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The skiing wounded

Injured Danish veterans head to Greenland for the chance to heal themselves
Full of vim (Photo: Veterans in Motion)

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Taking up the Arctic Challenge
Videos from Veterans in Motion

A journey of thousands of strokes begins on Danish asphalt

First time on snow

Participating in the 2015 Vasa ski race

In a way, the 17 participants of the Arctic Challenge will have to deal with all of the same challenges as any other 400km ski expedition along Greenland’s eastern coast: polar bears, frigid temperatures, difficult terrain and heavy loads.

For nine of the participants, all of them veterans of the Danish military, there will be additional loads to bear during the month-long trek: some lost limbs or suffered other debilitating injuries in combat. Some grapple with post-traumatic stress disorder.

After two years of preparation (see videos at right) that included a selection process earlier this year, their journey heads into its final phase today, when they arrive in Greenland to begin the trip that will take them from Mestersvig to Daneborg, two Danish military installations.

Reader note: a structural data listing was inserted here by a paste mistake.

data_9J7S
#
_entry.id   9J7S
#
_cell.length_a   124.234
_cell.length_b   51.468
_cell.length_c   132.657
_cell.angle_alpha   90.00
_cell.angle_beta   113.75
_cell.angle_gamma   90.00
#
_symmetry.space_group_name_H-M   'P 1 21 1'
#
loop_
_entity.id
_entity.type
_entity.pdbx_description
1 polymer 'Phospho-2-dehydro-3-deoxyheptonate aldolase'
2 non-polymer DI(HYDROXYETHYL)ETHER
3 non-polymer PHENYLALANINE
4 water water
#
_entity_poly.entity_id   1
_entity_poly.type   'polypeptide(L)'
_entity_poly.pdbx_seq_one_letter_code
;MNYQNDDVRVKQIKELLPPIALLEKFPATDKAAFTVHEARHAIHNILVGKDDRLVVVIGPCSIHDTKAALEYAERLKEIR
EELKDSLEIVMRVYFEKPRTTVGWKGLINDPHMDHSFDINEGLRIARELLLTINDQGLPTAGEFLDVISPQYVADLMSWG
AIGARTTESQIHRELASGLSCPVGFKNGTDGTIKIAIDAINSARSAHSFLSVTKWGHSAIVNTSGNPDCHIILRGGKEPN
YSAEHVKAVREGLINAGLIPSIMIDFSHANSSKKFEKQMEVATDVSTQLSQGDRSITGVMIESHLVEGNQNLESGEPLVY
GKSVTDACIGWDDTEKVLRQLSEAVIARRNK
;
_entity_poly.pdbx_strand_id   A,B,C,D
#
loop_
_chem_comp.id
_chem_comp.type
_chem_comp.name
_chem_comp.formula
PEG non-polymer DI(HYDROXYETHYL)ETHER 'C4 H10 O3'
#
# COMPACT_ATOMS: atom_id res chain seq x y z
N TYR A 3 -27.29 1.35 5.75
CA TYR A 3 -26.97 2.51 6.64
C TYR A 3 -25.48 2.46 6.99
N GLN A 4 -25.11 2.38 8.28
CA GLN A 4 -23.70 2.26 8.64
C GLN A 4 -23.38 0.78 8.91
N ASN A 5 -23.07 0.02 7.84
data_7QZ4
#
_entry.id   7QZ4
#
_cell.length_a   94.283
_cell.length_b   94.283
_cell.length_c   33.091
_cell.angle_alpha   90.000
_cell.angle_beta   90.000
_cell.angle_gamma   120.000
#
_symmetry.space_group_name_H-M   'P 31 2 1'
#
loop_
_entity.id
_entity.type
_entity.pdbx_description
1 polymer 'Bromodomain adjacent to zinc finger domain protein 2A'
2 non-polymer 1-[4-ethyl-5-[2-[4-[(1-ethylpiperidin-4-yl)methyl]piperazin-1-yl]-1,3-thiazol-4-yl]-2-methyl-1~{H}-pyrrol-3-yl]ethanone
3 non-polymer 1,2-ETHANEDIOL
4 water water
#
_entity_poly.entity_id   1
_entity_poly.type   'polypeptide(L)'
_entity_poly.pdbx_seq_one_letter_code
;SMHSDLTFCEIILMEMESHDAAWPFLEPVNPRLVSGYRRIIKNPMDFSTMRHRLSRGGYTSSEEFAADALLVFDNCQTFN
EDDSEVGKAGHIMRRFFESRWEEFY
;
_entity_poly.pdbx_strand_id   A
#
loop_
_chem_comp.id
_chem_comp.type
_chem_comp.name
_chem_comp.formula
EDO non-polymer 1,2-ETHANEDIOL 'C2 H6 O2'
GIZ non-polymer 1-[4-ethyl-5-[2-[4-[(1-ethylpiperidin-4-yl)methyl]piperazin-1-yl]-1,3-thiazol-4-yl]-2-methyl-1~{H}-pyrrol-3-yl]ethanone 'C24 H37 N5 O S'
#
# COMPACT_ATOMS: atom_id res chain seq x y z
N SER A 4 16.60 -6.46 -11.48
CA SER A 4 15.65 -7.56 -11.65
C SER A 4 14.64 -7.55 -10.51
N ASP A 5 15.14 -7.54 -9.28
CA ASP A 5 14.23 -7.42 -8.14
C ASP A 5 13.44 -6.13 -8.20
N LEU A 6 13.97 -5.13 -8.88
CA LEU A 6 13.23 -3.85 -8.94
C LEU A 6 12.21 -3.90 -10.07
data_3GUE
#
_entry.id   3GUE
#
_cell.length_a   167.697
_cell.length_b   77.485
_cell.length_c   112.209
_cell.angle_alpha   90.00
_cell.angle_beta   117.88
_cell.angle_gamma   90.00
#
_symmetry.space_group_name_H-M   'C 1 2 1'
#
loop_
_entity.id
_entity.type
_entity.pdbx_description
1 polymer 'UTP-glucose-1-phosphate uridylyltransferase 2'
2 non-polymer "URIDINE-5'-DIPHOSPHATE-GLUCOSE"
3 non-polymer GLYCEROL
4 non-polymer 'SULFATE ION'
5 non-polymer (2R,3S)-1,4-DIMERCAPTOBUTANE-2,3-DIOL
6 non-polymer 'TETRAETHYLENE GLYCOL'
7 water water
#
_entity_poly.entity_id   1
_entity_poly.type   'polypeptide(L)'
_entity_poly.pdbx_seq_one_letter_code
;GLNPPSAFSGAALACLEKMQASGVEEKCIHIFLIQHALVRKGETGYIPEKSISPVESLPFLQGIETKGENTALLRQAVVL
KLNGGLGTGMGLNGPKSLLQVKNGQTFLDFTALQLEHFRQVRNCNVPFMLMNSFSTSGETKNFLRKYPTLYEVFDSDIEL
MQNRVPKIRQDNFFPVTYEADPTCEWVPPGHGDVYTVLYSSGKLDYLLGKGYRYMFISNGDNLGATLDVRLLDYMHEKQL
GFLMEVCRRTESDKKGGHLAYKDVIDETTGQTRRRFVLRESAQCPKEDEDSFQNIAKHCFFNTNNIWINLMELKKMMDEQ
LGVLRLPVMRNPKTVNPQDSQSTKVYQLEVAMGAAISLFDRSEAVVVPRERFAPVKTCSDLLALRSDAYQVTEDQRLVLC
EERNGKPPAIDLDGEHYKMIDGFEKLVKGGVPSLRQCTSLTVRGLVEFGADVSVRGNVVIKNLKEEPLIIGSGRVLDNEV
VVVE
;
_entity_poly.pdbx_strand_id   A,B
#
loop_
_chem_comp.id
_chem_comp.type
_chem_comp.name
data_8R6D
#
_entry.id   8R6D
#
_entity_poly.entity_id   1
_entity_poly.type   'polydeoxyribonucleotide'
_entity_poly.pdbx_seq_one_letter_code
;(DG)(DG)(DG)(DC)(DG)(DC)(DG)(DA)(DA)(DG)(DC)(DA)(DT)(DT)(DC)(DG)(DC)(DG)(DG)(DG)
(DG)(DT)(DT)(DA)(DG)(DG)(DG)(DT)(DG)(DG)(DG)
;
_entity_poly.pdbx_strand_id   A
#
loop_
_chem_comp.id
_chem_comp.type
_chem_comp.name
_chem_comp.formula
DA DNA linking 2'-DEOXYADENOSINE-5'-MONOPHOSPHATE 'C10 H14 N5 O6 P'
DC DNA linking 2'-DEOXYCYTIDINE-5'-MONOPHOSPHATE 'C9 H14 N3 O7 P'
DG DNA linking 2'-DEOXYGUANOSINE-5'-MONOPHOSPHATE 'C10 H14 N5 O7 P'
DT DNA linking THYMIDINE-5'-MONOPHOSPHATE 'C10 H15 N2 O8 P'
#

SEE pictures of the participants during training

The expedition is organised by Veterans in Motion, a Danish charity established in 2014 to help physically and mentally disabled veterans prove to themselves and to others that their injuries need not prevent them from finding success in the civilian world.

“This is a huge journey and a huge step in my personal development: from being injured and feeling like you can’t do anything, to – if all goes well – completing 30 day expedition. If we succeed, I’ll be able to do anything when I get home,” Christian Alexander Lanz, who suffered a spinal injury after being shot by a sniper in Afghanistan, told Danish media.

The beginning of the end (Google Maps)

In addition to the injured veterans, the group also includes a former member of Denmark’s Sirius Patrol, an Arctic special-forces unit, and veterans now working as a doctor, physiotherapist, prosthetic specialist and others who will be able to provide physical and mental assistance during the trip.

Most of the participants served in Afghanistan, many for multiple tours. Others were stationed in Iraq, Kosovo and Somalia. Completing this tour will make them veterans of Greenland.